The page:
Most kids love the sound of their own voice. Even children tending towards shyness often get a kick out of waffling on to those they feel comfortable with. But observing if you have a little one that can talk under wet cement or the kind that prefers to limit their chat to those they know, is different to determining if speech development is tracking along as it should be. So how do you know what’s normal?
Speech Therapist, Rebecca Waring led an amazingly informative talk for us last week and passed on some very helpful tips for what to look out for when it comes to speech acquisition. If you missed it, here are our 5 top take-aways to ensure that your child is talking properly. And if you suspect they’re not – help is at hand! Rebecca is conducting a comprehensive study of children with speech errors and is offering assessments (at no charge) for eligible kids.
Here are our top 5 take-aways from the talk.
- As a general rule of thumb, expect:
- first words (like “mum” or “up”) at around 12 months
- 1-10 words by 18 months
- 50 words by 2 years – you’ll be able to tell when your little one hits 50 words because they’ll be speaking in two word combinations
- parent to understand 75% of speech at 3 years
- stranger to understand minimum 66% of speech at 4.5 years
- adult-like speech by 5 years.
- Growing up as a bi/tri-lingual kid doesn’t mean they’ll be delayed or confused. It just means they’ll be more employable.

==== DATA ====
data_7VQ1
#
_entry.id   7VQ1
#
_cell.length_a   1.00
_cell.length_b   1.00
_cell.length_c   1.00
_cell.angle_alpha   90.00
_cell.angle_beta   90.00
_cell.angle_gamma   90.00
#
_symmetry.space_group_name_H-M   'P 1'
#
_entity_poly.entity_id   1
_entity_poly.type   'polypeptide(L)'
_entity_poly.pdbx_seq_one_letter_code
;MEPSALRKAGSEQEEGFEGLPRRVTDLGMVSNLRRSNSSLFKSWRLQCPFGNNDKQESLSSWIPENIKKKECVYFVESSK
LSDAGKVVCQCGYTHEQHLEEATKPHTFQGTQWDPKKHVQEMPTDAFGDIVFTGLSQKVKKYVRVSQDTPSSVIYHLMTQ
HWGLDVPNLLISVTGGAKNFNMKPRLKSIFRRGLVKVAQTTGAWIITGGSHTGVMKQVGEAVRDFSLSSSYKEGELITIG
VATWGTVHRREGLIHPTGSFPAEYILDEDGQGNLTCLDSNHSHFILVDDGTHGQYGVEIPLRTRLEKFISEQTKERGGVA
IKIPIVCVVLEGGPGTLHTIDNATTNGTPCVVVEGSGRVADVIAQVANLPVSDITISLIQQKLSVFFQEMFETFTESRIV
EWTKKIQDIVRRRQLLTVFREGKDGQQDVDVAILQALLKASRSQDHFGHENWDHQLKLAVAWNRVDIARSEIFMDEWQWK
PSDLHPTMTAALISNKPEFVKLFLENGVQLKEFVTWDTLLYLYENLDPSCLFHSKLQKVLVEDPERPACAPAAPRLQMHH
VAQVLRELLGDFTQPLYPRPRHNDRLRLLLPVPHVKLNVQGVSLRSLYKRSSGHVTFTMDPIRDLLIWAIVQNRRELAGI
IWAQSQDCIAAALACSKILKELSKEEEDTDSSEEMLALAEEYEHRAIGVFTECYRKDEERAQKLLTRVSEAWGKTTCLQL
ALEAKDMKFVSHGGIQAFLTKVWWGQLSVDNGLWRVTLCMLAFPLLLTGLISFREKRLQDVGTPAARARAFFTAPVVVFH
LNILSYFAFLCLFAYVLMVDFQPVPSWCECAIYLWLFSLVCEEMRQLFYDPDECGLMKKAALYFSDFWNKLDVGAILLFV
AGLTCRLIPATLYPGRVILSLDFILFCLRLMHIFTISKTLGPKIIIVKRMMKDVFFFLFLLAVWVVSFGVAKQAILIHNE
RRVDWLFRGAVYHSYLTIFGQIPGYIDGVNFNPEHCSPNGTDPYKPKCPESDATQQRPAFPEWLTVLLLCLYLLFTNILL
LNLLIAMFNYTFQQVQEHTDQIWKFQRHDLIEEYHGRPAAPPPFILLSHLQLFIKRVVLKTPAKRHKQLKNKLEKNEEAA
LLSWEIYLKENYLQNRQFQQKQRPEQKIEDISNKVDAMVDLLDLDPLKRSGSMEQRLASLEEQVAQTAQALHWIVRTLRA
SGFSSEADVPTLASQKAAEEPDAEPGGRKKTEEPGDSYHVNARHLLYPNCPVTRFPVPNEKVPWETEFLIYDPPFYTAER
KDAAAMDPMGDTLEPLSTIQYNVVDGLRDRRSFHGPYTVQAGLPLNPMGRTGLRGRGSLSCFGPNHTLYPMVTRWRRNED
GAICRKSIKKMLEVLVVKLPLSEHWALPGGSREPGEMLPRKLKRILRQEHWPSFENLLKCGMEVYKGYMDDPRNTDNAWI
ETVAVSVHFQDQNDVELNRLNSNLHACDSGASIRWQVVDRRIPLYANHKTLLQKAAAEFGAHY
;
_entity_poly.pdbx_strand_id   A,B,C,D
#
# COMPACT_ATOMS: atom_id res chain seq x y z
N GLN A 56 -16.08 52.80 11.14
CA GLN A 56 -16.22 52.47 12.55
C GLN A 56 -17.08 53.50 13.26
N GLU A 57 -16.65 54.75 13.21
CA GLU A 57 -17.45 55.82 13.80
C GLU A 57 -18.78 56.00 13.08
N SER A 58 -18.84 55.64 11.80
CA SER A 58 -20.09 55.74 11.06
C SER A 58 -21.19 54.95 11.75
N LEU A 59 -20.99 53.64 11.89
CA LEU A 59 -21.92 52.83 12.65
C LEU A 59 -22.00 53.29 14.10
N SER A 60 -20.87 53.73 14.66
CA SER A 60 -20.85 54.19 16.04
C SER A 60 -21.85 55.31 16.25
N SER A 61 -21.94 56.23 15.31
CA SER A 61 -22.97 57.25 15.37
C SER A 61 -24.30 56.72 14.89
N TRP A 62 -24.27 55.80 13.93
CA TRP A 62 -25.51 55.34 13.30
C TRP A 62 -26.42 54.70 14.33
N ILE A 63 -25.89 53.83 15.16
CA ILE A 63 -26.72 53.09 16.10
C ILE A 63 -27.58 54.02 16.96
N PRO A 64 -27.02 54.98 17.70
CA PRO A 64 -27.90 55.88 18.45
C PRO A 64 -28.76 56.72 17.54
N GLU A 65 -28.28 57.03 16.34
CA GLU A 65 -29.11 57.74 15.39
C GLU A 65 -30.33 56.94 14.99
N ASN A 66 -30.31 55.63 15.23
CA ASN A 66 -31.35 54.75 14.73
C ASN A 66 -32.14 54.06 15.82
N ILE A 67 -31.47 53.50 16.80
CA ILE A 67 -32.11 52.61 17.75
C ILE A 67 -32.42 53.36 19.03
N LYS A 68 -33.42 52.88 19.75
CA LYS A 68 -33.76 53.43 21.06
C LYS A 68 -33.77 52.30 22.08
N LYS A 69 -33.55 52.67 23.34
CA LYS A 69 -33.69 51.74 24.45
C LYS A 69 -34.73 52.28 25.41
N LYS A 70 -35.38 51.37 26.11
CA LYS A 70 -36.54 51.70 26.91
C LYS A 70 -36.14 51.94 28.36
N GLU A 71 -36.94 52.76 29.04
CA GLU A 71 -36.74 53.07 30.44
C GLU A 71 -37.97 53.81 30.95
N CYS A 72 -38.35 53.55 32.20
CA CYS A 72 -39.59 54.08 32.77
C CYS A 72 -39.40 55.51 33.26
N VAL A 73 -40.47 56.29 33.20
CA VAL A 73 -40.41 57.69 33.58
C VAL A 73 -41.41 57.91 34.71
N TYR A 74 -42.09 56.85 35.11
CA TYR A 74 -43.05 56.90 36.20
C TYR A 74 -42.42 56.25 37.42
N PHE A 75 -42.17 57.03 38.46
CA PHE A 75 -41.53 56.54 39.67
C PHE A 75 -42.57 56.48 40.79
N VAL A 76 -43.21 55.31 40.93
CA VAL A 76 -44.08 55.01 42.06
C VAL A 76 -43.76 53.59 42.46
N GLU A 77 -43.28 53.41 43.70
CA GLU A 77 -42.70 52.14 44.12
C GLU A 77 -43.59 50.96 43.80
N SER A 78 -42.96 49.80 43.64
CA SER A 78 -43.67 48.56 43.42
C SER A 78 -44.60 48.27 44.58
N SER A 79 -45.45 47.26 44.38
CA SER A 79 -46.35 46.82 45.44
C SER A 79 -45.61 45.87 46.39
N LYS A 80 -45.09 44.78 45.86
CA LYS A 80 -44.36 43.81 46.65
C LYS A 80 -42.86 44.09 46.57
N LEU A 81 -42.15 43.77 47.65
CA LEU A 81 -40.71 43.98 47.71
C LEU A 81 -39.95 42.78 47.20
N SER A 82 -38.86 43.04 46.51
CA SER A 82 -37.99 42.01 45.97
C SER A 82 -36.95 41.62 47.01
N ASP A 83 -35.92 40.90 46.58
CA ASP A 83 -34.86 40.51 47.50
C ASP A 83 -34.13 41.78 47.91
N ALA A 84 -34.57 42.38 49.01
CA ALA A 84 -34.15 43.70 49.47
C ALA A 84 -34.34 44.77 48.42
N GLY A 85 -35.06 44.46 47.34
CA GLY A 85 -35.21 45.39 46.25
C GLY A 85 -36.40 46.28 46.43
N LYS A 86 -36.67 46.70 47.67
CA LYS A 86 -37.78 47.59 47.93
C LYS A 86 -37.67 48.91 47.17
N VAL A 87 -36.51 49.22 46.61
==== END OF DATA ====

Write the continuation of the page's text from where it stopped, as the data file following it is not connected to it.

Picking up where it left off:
- Kids are like sponges and learn by example so it pays to speak the Queen’s English.
- Follow your gut instinct as a parent. You’re the one who spends the most time with your child, so you’re best placed to know if something’s awry.
- An assessment by a qualified speech therapist will either ease your mind or set you on the path to tackling that problem stat.
Childhood Speech Impairment Study
Does your child have problems saying words properly? Do you, or other people sometimes pretend to understand when you haven’t really? Do you have to rely on clues to figure out what your child has said?
If you answered YES to any of these questions, your child may have speech difficulties. Don’t fret, contact Rebecca regarding the Childhood Speech Impairment Study she’s undertaking as part of her PhD at The University of Melbourne. She’s on the look out for 100 English-only speaking kids with speech errors between the ages of 3.5 and 6 years. It involves a 60 minute speech & language assessment in your own home along with a written report, all at no charge. For suitable candidates a further two 45 minute sessions will be offered (at no charge). Email Rebecca on email@example.com or p. 9169 3780 for more information on being part of this study and to find out if your child’s development is on track.
This post is sponsored by Rebecca Waring.
Thank you to Kylie Petts of WonderLight Photography for the beautiful images of this event.